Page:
LONDON, July 23 (Reuters) - British factory orders fell at the slowest pace since March this month and firms are more upbeat about the months to come, after the economic impact of COVID-19 caused the biggest collapse in demand since 1980 over the previous quarter.
The Confederation of British Industry’s (CBI) monthly order book balance rose to -46 in July from -58 in June. This was its highest reading since March but a weaker number than the average forecast of -38 in a Reuters poll of economists.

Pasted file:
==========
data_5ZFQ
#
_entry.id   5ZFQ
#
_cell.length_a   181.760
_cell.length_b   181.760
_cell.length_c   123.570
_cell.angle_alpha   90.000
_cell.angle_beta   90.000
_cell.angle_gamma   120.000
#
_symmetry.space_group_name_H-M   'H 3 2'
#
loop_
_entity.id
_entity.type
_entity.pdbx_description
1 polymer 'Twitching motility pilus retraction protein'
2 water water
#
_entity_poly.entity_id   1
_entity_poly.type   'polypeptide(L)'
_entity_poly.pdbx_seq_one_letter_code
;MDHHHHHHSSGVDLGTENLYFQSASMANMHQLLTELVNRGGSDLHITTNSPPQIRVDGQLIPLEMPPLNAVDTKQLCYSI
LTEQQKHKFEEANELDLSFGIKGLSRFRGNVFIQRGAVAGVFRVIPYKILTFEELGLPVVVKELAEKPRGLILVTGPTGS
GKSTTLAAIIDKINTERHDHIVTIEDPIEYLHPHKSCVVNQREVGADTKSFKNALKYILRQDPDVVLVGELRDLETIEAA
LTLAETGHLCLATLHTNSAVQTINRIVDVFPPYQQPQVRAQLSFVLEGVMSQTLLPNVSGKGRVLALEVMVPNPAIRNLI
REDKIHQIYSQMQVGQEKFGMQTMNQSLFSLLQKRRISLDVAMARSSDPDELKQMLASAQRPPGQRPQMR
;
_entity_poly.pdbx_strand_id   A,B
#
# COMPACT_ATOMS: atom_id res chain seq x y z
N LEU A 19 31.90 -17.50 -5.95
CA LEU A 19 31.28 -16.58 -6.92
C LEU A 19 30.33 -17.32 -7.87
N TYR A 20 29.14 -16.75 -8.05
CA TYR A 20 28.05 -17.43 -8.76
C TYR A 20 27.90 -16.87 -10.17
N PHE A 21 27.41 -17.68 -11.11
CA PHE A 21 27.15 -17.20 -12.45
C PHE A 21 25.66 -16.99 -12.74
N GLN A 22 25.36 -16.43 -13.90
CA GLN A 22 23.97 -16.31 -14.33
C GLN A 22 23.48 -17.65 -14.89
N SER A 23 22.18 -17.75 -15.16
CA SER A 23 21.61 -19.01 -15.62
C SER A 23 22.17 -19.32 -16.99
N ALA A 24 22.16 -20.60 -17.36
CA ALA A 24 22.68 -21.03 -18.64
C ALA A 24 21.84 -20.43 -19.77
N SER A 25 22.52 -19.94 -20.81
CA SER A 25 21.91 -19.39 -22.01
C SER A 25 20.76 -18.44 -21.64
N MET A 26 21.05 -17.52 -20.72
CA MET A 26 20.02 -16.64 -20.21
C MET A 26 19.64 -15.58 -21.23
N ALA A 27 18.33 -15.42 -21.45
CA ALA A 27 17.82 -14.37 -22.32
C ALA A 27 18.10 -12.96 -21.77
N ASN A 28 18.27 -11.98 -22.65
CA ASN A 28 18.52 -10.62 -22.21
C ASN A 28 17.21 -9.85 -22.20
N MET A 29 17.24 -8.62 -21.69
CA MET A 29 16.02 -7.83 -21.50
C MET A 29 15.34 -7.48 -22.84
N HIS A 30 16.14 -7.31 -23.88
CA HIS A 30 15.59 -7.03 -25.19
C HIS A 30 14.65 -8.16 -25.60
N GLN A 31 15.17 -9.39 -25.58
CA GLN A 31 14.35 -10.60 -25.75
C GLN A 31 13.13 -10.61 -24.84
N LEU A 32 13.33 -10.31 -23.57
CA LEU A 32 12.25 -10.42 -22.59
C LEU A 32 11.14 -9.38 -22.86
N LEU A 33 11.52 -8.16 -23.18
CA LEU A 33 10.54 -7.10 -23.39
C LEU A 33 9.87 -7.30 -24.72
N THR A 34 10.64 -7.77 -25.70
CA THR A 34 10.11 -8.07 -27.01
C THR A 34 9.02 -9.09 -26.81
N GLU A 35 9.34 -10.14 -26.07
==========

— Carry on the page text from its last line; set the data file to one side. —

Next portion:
A separate quarterly measure of factory orders for the three months to July was its lowest since 1980, though quarterly output expectations picked up to their strongest since April 2018 and pointed to a recovery in activity.
“Manufacturers continue to face extreme hardship due to the COVID-19 crisis,” CBI chief economist Rain Newton-Smith said.
“There are tentative signs of gradual recovery on the horizon, with firms expecting output and orders to begin to pick up in the next three months. But demand still remains deeply depressed,” she added. (Reporting by David Milliken, editing by Andy Bruce)